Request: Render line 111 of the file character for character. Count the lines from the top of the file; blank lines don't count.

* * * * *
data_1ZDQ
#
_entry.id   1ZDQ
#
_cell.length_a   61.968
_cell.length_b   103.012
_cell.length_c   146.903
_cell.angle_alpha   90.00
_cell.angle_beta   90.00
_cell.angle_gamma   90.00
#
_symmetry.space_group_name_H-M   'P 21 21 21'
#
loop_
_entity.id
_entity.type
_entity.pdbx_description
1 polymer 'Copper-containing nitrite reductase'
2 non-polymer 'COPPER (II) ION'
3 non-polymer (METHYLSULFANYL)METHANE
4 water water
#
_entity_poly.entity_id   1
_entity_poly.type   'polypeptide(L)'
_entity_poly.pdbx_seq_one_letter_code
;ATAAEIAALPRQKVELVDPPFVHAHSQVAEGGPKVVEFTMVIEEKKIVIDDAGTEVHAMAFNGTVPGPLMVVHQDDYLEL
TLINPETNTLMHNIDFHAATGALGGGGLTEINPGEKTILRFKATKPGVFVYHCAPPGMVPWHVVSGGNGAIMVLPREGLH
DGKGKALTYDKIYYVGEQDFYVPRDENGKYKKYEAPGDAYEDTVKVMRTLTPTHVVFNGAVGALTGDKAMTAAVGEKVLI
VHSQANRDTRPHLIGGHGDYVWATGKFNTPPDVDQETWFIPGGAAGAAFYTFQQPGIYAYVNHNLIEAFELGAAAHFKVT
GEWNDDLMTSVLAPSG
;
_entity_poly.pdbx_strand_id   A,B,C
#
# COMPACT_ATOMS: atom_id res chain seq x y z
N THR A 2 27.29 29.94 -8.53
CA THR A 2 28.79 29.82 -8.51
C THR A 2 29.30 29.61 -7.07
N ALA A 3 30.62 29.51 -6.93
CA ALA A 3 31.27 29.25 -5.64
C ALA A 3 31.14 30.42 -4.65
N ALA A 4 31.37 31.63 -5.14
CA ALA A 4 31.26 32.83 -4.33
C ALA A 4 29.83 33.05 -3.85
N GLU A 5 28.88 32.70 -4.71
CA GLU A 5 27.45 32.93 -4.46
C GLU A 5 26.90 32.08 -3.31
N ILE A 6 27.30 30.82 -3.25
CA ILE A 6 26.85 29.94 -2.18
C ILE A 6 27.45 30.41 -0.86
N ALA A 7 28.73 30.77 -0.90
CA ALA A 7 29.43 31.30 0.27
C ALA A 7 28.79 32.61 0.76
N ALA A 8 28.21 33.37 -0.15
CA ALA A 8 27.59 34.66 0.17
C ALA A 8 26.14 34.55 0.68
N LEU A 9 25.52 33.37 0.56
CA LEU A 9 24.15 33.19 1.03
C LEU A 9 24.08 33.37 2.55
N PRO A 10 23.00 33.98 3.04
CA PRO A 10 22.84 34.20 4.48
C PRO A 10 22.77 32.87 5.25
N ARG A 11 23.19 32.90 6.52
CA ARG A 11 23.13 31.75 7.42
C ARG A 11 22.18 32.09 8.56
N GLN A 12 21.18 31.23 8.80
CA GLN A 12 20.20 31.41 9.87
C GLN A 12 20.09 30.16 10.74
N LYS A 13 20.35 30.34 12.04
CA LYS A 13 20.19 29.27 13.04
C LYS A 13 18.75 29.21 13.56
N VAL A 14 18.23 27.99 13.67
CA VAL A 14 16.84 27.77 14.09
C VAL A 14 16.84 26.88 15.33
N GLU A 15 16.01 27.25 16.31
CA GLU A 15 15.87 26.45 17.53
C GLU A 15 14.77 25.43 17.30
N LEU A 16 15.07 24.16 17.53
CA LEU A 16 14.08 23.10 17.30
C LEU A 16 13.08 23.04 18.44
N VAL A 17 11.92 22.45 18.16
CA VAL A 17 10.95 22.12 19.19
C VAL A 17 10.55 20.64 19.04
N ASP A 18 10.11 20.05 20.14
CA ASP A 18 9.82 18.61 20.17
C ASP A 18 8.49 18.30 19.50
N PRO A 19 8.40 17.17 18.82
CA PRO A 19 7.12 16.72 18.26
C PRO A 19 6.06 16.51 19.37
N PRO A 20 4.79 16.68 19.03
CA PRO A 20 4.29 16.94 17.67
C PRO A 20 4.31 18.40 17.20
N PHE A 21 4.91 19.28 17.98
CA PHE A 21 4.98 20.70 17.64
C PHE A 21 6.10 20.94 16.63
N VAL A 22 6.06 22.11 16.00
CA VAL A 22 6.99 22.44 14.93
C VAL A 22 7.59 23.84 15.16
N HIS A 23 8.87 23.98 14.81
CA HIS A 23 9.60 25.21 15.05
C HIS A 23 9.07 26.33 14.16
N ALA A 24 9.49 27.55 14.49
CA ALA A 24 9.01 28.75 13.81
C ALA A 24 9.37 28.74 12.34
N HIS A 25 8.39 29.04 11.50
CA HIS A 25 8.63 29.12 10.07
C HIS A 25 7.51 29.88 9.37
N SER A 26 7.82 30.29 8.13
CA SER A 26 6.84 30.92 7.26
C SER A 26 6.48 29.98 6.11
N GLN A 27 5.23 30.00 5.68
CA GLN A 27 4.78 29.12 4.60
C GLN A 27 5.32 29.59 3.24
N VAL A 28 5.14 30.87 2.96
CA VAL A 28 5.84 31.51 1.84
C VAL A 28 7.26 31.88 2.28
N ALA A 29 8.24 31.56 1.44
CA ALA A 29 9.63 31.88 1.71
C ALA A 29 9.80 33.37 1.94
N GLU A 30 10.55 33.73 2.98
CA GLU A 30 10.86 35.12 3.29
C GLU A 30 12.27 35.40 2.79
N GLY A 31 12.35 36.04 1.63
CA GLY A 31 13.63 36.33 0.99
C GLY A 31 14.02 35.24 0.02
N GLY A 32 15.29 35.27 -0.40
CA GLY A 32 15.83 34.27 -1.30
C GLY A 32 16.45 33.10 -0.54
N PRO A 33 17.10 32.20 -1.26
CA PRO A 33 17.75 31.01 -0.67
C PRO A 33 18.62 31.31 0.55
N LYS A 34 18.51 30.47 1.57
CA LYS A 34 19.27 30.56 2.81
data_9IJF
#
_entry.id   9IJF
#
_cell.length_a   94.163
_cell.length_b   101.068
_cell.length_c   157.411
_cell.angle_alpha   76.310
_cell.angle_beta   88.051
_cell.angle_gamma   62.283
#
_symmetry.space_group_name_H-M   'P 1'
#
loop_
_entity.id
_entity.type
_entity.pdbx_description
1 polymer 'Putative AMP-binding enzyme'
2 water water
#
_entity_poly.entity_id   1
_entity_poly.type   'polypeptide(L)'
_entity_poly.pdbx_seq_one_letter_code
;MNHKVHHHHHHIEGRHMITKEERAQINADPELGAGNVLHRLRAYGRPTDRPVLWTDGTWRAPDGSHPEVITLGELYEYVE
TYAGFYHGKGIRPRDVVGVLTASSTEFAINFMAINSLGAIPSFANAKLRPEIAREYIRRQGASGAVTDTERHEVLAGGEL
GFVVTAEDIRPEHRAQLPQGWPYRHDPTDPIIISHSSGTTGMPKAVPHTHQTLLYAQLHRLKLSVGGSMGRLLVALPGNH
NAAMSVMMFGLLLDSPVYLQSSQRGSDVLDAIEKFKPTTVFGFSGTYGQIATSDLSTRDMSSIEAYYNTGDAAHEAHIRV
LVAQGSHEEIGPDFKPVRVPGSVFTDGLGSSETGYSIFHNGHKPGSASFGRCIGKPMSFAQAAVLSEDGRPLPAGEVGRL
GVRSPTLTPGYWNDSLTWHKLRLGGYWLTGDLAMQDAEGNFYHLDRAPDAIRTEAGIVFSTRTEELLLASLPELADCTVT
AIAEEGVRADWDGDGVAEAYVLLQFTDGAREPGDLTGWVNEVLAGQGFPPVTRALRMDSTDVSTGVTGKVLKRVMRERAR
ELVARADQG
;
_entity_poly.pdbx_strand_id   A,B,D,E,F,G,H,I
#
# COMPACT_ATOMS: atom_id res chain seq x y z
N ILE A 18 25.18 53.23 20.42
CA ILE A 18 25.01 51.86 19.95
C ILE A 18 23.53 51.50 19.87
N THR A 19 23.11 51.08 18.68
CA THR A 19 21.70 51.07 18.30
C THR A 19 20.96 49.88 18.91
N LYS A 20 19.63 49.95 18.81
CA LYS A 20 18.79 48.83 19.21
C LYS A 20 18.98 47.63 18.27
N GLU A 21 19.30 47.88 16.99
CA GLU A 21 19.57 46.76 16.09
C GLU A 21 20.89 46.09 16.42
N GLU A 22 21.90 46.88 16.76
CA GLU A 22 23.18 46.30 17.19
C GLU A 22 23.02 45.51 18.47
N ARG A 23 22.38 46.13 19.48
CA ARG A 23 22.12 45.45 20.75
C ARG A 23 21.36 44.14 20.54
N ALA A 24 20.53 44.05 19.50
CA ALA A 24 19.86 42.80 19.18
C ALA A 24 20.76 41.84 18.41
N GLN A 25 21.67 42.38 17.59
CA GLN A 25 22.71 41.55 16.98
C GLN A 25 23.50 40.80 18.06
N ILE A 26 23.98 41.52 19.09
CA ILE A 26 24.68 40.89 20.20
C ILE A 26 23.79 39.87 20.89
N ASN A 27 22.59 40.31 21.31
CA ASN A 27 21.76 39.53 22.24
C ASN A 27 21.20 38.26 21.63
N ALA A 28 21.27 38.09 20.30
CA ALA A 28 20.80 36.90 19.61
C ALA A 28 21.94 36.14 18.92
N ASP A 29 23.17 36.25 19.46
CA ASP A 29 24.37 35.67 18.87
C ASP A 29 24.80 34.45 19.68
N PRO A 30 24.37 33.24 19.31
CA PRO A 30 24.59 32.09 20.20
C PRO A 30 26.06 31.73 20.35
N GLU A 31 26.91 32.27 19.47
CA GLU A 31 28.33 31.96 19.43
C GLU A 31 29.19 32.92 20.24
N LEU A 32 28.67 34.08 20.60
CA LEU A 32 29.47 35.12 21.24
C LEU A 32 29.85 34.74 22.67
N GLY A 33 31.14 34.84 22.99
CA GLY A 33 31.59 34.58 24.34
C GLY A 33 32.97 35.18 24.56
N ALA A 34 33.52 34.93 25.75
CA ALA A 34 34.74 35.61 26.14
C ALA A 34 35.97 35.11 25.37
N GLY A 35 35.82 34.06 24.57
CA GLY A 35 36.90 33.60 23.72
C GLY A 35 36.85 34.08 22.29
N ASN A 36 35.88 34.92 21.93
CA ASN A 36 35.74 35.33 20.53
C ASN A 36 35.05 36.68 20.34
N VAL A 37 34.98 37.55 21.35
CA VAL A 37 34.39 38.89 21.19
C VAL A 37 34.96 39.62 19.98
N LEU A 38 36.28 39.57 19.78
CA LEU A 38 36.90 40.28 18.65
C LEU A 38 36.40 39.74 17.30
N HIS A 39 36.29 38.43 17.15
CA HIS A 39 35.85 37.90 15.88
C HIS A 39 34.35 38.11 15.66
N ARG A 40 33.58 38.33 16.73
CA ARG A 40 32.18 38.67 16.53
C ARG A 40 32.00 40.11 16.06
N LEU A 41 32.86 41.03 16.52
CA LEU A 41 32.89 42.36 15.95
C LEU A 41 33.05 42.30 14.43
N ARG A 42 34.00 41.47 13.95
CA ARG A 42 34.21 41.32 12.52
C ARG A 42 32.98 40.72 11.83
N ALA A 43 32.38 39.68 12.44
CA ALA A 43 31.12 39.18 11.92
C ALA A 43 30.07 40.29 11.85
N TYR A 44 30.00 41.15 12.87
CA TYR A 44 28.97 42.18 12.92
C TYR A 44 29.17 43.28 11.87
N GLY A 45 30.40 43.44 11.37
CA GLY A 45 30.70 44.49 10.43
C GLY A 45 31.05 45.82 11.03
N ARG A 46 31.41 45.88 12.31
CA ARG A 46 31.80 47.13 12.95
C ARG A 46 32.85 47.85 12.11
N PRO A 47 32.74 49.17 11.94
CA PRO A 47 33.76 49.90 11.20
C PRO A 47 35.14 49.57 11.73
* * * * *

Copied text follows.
CA GLN A 27 4.78 29.12 4.60